Animoto.com is no infrastructure flexibility benchmark
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But I do have something against their story being used to set the benchmark for infrastructure flexibility. For those who haven’t heard it five times already, the summary of “their story” is ramping up from 50 to 5000 machines in a week (according to the podcast). Or from 50 to 3500 (according to the this AWS blog entry). Whatever. If I auto-generate my load (which is mostly what they did when they decided to auto-create a custom video for each new user) I too can create the need for a thousands of machines.
This was probably a good business decision for Animoto. They got plenty of visibility at a low cost. Plus the extra publicity from being an EC2 success story (I for one would never have heard of them through their other channels). Good for them. Good for Amazon who made it possible. And who got a poster child out of it. Good for the facebookers who got to waste another 30 seconds of their time straining their eyes. Everyone is happy, no animal got hurt in the process, hurray.
That’s all good but it doesn’t mean that from now on any utility computing solution needs to support ramping up by a factor of 100 in a week. What if Animoto had been STD’ed (slashdoted, technoratied and dugg) at the same time as the Facebook burst, resulting in the need for 50,000 servers? Would 1,000 X be the new benchmark? What if a few of the sites that target the “lonely guy” demographic decided to use Animoto for… ok let’s not got there.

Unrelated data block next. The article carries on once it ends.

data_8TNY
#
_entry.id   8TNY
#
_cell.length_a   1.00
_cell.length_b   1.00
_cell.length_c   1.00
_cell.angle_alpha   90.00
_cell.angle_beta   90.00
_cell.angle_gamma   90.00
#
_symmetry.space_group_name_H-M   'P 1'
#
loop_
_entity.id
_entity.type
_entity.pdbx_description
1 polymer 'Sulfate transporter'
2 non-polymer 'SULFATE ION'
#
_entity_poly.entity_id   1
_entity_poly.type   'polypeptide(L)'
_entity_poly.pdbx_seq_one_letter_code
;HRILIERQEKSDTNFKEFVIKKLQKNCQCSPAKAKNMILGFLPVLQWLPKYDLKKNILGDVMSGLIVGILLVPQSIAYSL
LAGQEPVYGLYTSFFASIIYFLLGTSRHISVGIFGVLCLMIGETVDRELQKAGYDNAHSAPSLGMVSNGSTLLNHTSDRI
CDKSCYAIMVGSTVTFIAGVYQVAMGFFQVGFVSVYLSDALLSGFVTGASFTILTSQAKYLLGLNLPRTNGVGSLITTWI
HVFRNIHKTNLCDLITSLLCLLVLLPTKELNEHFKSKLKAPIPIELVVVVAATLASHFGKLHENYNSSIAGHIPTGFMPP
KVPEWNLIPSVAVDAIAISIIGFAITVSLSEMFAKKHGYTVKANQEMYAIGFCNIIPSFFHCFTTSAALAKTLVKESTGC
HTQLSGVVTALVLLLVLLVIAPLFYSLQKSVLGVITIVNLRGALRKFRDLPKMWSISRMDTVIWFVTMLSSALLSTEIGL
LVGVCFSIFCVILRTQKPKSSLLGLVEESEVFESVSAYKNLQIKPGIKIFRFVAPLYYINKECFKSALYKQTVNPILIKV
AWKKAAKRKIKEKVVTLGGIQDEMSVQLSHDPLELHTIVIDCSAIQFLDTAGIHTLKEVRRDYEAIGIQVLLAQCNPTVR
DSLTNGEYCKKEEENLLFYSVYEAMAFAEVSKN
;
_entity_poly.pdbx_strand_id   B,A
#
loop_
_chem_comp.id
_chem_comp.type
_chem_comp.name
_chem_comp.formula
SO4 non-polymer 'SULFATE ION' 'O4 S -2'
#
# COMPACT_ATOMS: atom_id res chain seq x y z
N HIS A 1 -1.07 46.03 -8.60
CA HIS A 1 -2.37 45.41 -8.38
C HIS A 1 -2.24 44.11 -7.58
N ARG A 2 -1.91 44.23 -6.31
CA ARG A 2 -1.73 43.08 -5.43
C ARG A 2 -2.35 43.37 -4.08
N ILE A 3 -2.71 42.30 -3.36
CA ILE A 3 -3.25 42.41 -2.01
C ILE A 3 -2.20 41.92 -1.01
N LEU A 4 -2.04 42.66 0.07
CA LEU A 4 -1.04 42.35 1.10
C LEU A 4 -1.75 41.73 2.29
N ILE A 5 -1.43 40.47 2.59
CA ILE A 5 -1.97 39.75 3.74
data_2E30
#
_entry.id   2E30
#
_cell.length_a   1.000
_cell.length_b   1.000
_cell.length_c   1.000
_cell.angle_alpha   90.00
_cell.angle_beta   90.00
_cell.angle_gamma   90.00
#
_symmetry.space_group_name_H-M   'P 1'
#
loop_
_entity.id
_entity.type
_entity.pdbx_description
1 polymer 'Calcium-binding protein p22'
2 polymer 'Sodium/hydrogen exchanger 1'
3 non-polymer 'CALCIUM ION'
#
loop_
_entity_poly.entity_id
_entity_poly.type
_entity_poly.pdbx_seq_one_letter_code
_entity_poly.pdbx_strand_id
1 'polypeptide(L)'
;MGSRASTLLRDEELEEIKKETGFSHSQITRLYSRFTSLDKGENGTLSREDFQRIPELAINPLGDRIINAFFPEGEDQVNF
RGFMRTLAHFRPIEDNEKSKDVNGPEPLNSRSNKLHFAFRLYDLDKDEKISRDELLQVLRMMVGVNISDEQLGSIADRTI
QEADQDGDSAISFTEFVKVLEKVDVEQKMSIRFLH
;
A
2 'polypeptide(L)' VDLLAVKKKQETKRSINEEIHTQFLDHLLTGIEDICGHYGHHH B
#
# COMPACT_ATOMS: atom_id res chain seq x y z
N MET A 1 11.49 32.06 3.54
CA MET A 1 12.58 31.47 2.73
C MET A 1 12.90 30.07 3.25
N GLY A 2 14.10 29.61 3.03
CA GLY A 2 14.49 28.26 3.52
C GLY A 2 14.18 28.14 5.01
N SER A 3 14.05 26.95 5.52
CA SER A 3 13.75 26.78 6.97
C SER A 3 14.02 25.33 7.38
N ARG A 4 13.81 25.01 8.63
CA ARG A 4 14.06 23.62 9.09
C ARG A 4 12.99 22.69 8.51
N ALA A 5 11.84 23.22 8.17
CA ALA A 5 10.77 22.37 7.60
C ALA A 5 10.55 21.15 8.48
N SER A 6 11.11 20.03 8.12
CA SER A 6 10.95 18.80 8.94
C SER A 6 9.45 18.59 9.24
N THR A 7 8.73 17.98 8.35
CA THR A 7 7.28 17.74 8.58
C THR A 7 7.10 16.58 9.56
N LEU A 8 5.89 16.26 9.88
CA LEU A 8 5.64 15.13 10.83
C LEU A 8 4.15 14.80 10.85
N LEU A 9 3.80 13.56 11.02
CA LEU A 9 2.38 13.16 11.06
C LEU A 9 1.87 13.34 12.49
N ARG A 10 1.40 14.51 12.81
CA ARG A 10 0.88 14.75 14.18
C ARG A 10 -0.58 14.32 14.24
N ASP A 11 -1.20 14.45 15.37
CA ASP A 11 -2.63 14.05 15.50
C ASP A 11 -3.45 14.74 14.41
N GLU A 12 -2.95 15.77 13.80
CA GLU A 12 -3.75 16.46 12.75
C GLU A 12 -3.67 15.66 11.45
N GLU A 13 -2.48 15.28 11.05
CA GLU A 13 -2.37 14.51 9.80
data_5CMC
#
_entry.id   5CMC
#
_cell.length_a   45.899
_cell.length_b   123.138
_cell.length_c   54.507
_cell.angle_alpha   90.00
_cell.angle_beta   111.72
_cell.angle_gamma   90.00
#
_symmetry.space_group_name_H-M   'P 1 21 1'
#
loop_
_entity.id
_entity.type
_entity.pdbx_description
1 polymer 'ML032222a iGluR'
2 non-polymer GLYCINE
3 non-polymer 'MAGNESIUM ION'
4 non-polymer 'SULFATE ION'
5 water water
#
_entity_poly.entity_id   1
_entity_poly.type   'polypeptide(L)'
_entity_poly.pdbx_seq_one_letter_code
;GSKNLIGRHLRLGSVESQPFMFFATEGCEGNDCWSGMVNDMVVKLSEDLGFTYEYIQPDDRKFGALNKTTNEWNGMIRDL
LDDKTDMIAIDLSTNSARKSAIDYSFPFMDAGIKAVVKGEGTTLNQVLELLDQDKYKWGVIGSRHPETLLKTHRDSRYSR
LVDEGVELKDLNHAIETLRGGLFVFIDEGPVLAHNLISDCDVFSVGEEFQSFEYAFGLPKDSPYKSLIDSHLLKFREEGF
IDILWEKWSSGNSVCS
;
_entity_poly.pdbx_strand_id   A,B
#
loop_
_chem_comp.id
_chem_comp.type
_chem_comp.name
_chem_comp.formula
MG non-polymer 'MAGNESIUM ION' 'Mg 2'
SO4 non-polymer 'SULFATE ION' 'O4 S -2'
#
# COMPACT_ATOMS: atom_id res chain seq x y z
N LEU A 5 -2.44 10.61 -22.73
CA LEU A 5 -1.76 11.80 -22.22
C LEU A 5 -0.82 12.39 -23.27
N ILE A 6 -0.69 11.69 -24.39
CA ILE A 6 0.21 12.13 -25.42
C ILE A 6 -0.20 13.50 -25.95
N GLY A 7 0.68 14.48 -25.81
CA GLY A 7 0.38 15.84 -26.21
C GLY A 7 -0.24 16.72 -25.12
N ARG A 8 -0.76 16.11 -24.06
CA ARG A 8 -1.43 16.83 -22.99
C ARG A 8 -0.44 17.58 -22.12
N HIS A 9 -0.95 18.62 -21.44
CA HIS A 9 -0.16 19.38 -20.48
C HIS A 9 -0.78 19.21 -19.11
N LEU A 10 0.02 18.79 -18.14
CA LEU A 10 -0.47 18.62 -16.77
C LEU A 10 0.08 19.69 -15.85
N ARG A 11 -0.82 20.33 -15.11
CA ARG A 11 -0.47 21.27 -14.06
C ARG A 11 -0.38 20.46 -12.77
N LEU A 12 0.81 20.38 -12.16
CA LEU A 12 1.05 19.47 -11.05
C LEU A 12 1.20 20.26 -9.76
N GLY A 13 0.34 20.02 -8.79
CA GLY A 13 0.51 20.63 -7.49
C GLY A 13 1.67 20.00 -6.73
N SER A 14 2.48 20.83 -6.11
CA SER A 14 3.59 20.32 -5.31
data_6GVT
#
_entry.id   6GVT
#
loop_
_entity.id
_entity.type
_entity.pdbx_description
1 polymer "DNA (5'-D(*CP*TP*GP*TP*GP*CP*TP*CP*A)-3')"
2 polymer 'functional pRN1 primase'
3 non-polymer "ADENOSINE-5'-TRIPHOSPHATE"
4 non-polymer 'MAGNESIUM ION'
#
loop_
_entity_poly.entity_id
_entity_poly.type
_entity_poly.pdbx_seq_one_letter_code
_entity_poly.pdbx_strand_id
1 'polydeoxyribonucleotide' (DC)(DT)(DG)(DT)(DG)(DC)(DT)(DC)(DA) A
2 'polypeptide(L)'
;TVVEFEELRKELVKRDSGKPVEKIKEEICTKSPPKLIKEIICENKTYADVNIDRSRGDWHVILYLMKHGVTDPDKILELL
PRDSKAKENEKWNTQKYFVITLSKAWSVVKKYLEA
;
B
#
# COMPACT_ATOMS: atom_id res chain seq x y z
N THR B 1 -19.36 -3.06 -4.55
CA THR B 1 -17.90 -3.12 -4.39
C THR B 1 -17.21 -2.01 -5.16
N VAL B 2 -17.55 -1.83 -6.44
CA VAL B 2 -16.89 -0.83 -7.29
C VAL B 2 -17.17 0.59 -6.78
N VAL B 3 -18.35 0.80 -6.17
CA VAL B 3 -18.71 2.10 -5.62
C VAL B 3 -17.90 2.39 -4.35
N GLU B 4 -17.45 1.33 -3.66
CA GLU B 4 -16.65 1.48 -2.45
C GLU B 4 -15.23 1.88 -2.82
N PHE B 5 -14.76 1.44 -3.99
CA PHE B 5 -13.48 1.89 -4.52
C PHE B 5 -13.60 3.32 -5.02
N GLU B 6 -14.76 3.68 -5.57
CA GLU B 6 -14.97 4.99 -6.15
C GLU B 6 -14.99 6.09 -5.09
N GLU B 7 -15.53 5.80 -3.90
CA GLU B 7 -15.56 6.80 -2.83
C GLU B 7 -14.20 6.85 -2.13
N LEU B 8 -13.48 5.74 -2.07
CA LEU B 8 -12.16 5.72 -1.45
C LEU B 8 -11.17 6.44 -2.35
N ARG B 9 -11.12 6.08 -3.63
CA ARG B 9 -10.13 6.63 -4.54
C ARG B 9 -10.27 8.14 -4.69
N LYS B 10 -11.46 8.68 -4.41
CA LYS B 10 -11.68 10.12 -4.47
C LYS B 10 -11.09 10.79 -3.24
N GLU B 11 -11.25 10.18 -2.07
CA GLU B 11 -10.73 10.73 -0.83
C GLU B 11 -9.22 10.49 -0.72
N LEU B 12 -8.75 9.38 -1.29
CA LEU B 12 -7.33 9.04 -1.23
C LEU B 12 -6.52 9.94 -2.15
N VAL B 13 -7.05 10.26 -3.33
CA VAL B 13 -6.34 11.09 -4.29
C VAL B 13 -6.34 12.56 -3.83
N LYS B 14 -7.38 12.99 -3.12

There are three types of user requirements. The Animoto use case is clearly not in the first category but I am not convinced it’s in the third one either.
- The “pulled out of thin air” requirements that someone makes up on the fly to justify a feature that they’ve already decided needs to be there. Most frequently encountered in standards working groups.
- The “it happened” requirements that assumes that because something happened sometimes somewhere it needs to be supported all the time everywhere.
- The “it makes business sense” requirements that include a cost-value analysis. The kind that comes not from asking “would you like this” to a customer but rather “how much more would you pay for this” or “what other feature would you trade for this”.
When cloud computing succeeds (i.e. when you stop hearing about it all the time and, hopefully, we go back to calling it “utility computing”), it will be because the third category of requirements will have been identified and met. Best exemplified by the attitude of Tarus (from OpenNMS) in the latest Redmonk podcast (paraphrased): sure we’ll customize OpenNMS for cloud environments; as soon as someone pays us to do it.
Published at DZone with permission of William Vambenepe. See the original article here.
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